Tag Archives: Landed

2 freehold landed projects off Upper Bukit Timah launching this Friday

Artist’s impression of Kismis Residences, the first new launch of 2018.  

Singapore-listed property developer Low Keng Huat is launching two new freehold landed housing projects this Friday (5 January) to kick off 2018, marketing agent ERA Realty Network revealed in a statement. 

ERA and OrangeTee & Tie are jointly marketing both Kismis Residences and the adjacent TRANQUILIA@Kismis. This is the largest landed development to be launched after a long while in Lorong Kismis and Eng Kong Park, which is located off Upper Bukit Timah.

Kismis Residences is a 31-unit project that comprises eight corner terrace houses and 23 intermediate terrace houses.

Each house features five levels of living space and is served by a private lift. The built-in areas are large, ranging between 4,700 to 5,500 sq ft and include five en-suite bedrooms and a car porch. 

The intermediate terrace houses are priced between $ 4.155 million to $ 4.464 million, while the corner terrace houses are priced from $ 5.003 million to $ 5.282 million.

Meanwhile, the strata-landed TRANQUILIA@Kismis development comprises seven units. The approximate strata areas range from 4,359 sq ft to 5,597 sq ft, with prices from $ 3.521 million to $ 4.255 million.

The two projects are located close to Beauty World MRT station on the Downtown Line, shops and eateries at Bukit Timah Plaza and Beauty World Plaza, as well as educational institutions such as Ngee Ann Polytechnic and the National University of Singapore.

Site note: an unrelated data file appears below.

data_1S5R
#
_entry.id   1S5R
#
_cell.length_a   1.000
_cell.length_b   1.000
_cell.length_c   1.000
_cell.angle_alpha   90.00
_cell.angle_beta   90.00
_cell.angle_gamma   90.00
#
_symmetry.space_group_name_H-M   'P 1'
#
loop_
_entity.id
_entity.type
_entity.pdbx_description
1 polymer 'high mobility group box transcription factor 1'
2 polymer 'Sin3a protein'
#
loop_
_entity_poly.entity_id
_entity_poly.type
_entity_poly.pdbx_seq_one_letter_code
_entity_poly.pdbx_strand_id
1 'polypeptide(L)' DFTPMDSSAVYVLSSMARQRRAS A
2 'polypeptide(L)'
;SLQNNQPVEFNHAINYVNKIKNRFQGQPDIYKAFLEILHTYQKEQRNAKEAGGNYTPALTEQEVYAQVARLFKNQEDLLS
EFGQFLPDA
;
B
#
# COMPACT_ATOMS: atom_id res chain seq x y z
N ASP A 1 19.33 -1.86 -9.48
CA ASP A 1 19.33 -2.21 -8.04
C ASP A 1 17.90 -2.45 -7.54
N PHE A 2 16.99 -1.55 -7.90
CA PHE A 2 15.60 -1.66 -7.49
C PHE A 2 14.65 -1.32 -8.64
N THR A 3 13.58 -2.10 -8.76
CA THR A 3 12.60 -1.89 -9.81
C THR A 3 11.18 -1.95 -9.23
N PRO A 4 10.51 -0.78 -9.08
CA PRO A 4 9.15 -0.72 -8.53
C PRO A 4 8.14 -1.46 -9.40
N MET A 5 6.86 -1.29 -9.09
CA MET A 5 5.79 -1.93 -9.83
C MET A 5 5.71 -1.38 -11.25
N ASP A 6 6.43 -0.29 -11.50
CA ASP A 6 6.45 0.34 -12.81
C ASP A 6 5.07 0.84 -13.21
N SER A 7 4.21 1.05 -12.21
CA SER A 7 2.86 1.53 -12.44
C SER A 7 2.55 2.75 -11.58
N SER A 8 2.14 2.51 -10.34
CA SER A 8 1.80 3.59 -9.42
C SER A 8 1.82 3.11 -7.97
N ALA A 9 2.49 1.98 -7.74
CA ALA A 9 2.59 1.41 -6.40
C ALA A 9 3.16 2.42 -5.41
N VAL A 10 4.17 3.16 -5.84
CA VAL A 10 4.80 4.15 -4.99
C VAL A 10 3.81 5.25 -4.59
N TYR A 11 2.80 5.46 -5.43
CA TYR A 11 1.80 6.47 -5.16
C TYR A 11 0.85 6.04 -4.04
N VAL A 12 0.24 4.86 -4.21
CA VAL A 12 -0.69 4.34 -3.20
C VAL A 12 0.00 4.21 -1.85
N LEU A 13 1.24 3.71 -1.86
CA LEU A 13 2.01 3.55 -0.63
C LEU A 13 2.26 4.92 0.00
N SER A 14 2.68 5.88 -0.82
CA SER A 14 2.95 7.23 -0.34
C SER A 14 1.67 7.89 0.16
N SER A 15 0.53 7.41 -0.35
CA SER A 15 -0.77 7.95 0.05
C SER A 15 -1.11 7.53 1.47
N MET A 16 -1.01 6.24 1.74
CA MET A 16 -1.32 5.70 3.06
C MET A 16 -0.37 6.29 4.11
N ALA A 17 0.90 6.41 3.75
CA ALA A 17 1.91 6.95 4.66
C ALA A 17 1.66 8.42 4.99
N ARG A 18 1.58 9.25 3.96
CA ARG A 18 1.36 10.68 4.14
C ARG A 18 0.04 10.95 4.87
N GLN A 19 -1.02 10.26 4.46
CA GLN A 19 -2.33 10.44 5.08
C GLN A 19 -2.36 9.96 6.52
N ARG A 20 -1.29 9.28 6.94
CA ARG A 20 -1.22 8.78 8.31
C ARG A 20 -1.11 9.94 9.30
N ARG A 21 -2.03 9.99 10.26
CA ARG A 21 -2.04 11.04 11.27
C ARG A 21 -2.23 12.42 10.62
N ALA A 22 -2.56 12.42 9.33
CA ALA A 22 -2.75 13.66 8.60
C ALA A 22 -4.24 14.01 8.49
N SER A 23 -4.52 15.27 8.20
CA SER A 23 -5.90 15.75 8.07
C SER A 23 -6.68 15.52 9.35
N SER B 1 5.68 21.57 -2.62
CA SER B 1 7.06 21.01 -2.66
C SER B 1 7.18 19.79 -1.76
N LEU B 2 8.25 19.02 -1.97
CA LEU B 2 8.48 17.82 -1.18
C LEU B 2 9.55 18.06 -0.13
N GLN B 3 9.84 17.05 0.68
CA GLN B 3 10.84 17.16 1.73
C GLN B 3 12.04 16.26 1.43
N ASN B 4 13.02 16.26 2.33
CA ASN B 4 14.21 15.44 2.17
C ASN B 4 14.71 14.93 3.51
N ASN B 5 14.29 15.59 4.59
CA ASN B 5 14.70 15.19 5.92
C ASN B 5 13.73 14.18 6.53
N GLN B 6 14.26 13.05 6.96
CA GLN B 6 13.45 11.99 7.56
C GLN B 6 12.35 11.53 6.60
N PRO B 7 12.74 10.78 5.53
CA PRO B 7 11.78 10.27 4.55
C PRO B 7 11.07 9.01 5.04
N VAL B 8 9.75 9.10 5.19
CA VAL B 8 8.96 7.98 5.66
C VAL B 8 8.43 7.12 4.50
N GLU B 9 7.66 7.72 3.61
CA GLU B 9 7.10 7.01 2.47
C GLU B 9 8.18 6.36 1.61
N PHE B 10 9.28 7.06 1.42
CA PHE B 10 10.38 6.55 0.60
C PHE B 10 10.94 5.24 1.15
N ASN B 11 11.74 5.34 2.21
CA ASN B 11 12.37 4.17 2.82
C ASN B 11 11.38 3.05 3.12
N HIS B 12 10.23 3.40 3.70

“Over the soft launch period in December 2017, we managed to secure buyers for 50 percent of the units released for sale. For Kismis Residences, nine out of the 15 units found buyers; while for TRANQUILIA@Kismis, two out of the seven units found buyers; making it a total of 11 units sold out of the 22 units that were released,” said Eugene Lim, key executive officer at ERA Realty.

Lee Yoon Moi, chief operating officer at Low Keng Huat, added: “We are pleased with the results thus far. It shows the strong following amongst home buyers for landed homes within this established neighbourhood.”

 

Romesh Navaratnarajah, Senior Editor at PropertyGuru, wrote this story. To contact him about this or other stories, email romesh@propertyguru.com.sg

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Landed home sales surge as prices drop to attractive levels

The ongoing recovery in the housing market saw landed home sales surge in the first 10 months of 2017 as landed property prices fell to attractive levels from their Q3 2013 peak, reported Business Times.

Between January and October, the number of landed homes sold stood at 1,513 units, up 50 percent from the 1,009 units moved over the same period last year.

Based on Savills Singapore’s analysis of caveats data from URA Realis data, the value of transactions rose 41.1 percent from $ 4.3 billion to $ 6.1 billion.

The preliminary figure for the period have also surpassed the result for the full-year 2016 at 1,187 units, sold at $ 5.1 billion.

The hike in transaction comes as landed residential properties registered a bigger price drop compared to non-landed private homes over 15 quarters before prices increased in Q3, said Savills Singapore research head, Alan Cheong.

He noted that the narrowed price difference between the two categories improved the attractiveness of landed homes.

Notably, URA’s price index for landed homes fell 16 percent between Q4 2013 and Q2 2017, while its non-landed private home price index contracted by only 10.2 percent.

“To some extent, buyers seem to have returned to the market with a vengeance, with sentiment buoyed by all the positive news about overall sales volume, record land prices, the influx of en bloc millionaires seeking replacement homes and improvements in the economy,” said Knight Frank Singapore executive director of residential sales and leasing Tay Kah Poh.

Cheong believes demand for landed properties in Singapore is “partly aspirational” as owning a landed home is still ranked high within the hierarchy of housing wants of Singaporeans.

Moreover, the overextended downturn in the property cycle has “unbottled pent-up demand for those wanting to buy a landed home”, he said.

 

This article was edited by Keshia Faculin.

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